bizmarkiefader
  • asmallcat said:
    George was dancing with his wife.

    I think the black stuff came from the ring that Christina Braithwhite gave Tic because it's clear she didn't agree with what her dad was doing, so I thought she put her own spell on it to protect Tic and kill her dad. I was kind of surprised we didn't see her at the end of the episode though. 
    I'm certain that wasn't his wife.
    George's wife "Hippolyta" is played by Aunjanue Ellis.
    George calls the lady he dances with "Dora." The role is credited to Erica Tazel. (Rachel Brooks from Justified!)
    Oh shit thanks guys. I just assumed it was his wife because the scene read as romantic to me and him dying at the end of the episode would make the scene even more bittersweet, and his wife was in, what, 3 minutes of the first episode so I didn't remember what she looked like.

    I guess the implication is that both George and Montrose were in love with Tic's mom (as strengthened by the "he might not be your son" line). 
    jtmy92Marci
  • asmallcat said:
    asmallcat said:
    George was dancing with his wife.

    I think the black stuff came from the ring that Christina Braithwhite gave Tic because it's clear she didn't agree with what her dad was doing, so I thought she put her own spell on it to protect Tic and kill her dad. I was kind of surprised we didn't see her at the end of the episode though.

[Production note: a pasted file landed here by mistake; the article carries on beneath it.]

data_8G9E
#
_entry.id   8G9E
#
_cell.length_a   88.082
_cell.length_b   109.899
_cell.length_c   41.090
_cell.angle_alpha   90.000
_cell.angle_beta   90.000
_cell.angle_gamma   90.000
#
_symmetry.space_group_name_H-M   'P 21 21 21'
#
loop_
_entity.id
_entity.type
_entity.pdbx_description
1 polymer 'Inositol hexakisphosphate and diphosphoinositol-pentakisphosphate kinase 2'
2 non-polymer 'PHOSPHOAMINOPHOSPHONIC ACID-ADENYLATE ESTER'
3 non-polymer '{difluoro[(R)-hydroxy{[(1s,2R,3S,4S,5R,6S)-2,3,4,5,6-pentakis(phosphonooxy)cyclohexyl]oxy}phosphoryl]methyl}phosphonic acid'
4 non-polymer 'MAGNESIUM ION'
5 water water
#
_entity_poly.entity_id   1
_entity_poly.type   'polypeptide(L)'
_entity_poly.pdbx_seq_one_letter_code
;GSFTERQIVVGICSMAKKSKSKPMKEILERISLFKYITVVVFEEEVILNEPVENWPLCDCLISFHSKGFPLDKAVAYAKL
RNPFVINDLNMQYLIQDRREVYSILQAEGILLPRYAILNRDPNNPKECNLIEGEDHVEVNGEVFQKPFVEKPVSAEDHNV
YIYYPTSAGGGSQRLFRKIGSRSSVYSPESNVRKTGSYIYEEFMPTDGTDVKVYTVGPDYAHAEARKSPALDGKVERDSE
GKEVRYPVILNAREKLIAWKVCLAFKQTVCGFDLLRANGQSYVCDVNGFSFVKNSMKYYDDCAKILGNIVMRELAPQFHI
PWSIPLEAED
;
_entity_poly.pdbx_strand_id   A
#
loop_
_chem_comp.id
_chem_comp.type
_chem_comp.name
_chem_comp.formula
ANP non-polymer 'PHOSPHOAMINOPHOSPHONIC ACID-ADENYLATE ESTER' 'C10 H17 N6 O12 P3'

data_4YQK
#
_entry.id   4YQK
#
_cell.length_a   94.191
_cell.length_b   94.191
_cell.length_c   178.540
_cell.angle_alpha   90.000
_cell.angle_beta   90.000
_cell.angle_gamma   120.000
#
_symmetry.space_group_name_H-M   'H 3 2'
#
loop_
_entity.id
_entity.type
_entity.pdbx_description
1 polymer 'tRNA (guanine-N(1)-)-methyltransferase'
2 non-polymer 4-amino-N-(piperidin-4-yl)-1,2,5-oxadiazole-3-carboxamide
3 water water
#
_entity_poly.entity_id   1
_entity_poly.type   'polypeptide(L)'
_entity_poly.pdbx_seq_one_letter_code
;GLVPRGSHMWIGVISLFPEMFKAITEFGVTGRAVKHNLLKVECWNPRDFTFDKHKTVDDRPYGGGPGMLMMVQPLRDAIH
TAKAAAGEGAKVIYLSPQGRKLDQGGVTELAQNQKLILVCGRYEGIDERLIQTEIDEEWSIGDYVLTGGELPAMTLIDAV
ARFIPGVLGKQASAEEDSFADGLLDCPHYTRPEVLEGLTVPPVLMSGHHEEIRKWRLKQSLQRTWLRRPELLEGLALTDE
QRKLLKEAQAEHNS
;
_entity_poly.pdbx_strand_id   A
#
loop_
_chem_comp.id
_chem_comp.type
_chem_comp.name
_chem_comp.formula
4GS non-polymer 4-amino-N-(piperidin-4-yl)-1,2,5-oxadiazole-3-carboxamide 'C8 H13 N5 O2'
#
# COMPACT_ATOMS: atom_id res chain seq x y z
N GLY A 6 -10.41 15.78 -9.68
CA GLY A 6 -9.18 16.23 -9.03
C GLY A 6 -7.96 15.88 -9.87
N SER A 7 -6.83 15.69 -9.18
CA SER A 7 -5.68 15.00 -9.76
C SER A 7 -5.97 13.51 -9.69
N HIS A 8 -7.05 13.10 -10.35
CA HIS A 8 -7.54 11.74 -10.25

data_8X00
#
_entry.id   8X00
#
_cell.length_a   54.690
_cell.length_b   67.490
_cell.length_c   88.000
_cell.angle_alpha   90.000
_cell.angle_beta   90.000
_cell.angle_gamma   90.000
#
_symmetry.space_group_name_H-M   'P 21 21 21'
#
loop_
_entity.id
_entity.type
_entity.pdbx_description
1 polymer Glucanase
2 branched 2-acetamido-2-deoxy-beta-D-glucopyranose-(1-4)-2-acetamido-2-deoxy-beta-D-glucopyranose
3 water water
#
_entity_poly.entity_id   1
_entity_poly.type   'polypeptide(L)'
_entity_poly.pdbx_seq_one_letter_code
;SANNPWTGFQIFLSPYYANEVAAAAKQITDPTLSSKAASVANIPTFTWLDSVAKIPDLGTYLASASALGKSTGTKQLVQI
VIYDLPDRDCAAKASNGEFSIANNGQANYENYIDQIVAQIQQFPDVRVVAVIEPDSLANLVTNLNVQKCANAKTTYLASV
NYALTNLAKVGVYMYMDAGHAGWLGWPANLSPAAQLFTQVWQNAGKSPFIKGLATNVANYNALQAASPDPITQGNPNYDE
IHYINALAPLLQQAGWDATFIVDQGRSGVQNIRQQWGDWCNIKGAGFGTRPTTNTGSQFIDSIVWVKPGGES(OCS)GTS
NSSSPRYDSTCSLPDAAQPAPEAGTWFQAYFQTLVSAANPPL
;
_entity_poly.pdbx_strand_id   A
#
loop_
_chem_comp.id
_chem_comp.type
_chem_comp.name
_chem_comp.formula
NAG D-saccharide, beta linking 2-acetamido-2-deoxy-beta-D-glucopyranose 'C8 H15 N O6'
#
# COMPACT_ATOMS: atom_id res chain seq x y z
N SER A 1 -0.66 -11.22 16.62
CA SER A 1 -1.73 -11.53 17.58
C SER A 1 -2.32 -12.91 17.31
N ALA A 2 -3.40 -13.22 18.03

I'm certain that wasn't his wife.
    George's wife "Hippolyta" is played by Aunjanue Ellis.
    George calls the lady he dances with "Dora." The role is credited to Erica Tazel. (Rachel Brooks from Justified!)

    I guess the implication is that both George and Montrose were in love with Tic's mom (as strengthened by the "he might not be your son" line). 
    Those fantasy/dream sequences were their nightmares.  To the viewer, his 'nightmare' didn't look bad at all (compared to a snake-rape and violent fight with a Korean soldier), but when you realize that he had an affair with his brother's wife and there are doubts about who Tic's father is, and consider the life-long tense relationship that Tic had with his 'father' you begin to understand the weight of the guilt that he's been living with.
    asmallcatMarciMoonMan13JasNic